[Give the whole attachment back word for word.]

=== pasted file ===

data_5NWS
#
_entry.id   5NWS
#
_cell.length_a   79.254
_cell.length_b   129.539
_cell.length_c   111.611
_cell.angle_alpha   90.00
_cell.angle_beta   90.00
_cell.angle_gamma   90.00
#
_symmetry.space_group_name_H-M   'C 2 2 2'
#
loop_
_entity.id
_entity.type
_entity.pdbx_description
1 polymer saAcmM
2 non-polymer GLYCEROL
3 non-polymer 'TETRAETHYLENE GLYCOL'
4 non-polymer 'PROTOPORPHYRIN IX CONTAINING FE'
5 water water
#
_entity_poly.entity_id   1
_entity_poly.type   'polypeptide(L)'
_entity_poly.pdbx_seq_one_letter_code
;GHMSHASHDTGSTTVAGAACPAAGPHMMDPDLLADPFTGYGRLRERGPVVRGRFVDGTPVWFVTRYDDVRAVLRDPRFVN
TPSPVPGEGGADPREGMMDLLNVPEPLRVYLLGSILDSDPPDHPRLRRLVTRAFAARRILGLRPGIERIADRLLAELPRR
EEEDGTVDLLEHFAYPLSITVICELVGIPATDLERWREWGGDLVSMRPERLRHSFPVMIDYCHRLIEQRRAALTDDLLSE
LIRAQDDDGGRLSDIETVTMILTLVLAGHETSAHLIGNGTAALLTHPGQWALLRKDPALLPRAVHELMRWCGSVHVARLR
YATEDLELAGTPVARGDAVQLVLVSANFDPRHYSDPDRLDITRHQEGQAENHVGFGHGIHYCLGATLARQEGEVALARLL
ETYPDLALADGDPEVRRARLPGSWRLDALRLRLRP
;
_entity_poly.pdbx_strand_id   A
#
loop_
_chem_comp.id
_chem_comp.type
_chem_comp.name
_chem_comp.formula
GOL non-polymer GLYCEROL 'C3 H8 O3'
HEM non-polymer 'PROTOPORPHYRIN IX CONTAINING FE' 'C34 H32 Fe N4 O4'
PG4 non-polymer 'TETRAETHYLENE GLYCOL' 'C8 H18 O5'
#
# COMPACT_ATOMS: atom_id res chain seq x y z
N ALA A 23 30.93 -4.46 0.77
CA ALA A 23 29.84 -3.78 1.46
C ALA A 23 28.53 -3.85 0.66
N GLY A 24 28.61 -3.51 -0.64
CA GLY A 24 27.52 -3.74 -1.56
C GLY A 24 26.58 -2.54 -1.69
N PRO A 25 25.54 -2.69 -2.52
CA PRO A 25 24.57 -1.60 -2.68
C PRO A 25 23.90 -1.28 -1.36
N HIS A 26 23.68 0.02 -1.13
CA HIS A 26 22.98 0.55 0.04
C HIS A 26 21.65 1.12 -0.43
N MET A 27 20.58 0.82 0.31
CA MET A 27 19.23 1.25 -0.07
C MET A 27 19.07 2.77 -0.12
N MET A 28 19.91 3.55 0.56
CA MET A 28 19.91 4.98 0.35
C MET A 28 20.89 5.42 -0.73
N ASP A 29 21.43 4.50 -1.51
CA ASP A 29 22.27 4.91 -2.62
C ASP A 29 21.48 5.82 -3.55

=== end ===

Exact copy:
data_5NWS
#
_entry.id   5NWS
#
_cell.length_a   79.254
_cell.length_b   129.539
_cell.length_c   111.611
_cell.angle_alpha   90.00
_cell.angle_beta   90.00
_cell.angle_gamma   90.00
#
_symmetry.space_group_name_H-M   'C 2 2 2'
#
loop_
_entity.id
_entity.type
_entity.pdbx_description
1 polymer saAcmM
2 non-polymer GLYCEROL
3 non-polymer 'TETRAETHYLENE GLYCOL'
4 non-polymer 'PROTOPORPHYRIN IX CONTAINING FE'
5 water water
#
_entity_poly.entity_id   1
_entity_poly.type   'polypeptide(L)'
_entity_poly.pdbx_seq_one_letter_code
;GHMSHASHDTGSTTVAGAACPAAGPHMMDPDLLADPFTGYGRLRERGPVVRGRFVDGTPVWFVTRYDDVRAVLRDPRFVN
TPSPVPGEGGADPREGMMDLLNVPEPLRVYLLGSILDSDPPDHPRLRRLVTRAFAARRILGLRPGIERIADRLLAELPRR
EEEDGTVDLLEHFAYPLSITVICELVGIPATDLERWREWGGDLVSMRPERLRHSFPVMIDYCHRLIEQRRAALTDDLLSE
LIRAQDDDGGRLSDIETVTMILTLVLAGHETSAHLIGNGTAALLTHPGQWALLRKDPALLPRAVHELMRWCGSVHVARLR
YATEDLELAGTPVARGDAVQLVLVSANFDPRHYSDPDRLDITRHQEGQAENHVGFGHGIHYCLGATLARQEGEVALARLL
ETYPDLALADGDPEVRRARLPGSWRLDALRLRLRP
;
_entity_poly.pdbx_strand_id   A
#
loop_
_chem_comp.id
_chem_comp.type
_chem_comp.name
_chem_comp.formula
GOL non-polymer GLYCEROL 'C3 H8 O3'
HEM non-polymer 'PROTOPORPHYRIN IX CONTAINING FE' 'C34 H32 Fe N4 O4'
PG4 non-polymer 'TETRAETHYLENE GLYCOL' 'C8 H18 O5'
#
# COMPACT_ATOMS: atom_id res chain seq x y z
N ALA A 23 30.93 -4.46 0.77
CA ALA A 23 29.84 -3.78 1.46
C ALA A 23 28.53 -3.85 0.66
N GLY A 24 28.61 -3.51 -0.64
CA GLY A 24 27.52 -3.74 -1.56
C GLY A 24 26.58 -2.54 -1.69
N PRO A 25 25.54 -2.69 -2.52
CA PRO A 25 24.57 -1.60 -2.68
C PRO A 25 23.90 -1.28 -1.36
N HIS A 26 23.68 0.02 -1.13
CA HIS A 26 22.98 0.55 0.04
C HIS A 26 21.65 1.12 -0.43
N MET A 27 20.58 0.82 0.31
CA MET A 27 19.23 1.25 -0.07
C MET A 27 19.07 2.77 -0.12
N MET A 28 19.91 3.55 0.56
CA MET A 28 19.91 4.98 0.35
C MET A 28 20.89 5.42 -0.73
N ASP A 29 21.43 4.50 -1.51
CA ASP A 29 22.27 4.91 -2.62
C ASP A 29 21.48 5.82 -3.55